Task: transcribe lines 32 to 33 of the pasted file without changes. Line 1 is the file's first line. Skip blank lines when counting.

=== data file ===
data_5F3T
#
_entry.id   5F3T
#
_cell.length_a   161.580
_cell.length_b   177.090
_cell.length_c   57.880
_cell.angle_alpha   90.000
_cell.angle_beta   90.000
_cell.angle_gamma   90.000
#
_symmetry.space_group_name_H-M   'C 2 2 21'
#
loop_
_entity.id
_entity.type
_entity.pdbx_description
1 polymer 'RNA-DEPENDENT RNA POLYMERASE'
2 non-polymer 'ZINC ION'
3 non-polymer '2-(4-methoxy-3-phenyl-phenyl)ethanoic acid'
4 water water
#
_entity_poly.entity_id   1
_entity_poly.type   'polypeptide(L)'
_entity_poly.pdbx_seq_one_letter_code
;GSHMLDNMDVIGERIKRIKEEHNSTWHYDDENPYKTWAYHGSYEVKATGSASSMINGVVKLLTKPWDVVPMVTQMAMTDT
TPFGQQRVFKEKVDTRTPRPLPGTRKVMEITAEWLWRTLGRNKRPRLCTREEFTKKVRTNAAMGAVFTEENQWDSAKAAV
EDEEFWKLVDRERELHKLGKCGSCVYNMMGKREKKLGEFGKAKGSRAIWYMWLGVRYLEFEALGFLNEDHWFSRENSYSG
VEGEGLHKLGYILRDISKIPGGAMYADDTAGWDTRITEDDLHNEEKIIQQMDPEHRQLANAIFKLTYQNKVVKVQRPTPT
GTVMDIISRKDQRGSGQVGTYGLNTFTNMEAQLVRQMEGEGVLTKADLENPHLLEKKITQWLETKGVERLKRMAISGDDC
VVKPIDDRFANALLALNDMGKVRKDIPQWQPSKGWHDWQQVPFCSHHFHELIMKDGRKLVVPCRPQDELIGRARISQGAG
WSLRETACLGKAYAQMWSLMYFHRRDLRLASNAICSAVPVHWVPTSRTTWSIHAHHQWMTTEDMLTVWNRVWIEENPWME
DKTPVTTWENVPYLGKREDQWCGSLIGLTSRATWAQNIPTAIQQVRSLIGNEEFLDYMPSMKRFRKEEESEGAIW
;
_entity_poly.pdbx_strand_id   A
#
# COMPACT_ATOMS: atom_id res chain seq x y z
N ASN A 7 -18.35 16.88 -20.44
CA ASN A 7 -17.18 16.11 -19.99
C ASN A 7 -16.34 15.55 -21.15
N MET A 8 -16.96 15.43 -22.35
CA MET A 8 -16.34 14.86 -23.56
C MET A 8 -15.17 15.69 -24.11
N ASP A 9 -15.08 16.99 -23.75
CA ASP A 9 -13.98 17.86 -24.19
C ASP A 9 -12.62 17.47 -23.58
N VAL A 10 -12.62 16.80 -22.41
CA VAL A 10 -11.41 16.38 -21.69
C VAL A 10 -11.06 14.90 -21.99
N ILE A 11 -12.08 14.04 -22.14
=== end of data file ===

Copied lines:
WSLRETACLGKAYAQMWSLMYFHRRDLRLASNAICSAVPVHWVPTSRTTWSIHAHHQWMTTEDMLTVWNRVWIEENPWME
DKTPVTTWENVPYLGKREDQWCGSLIGLTSRATWAQNIPTAIQQVRSLIGNEEFLDYMPSMKRFRKEEESEGAIW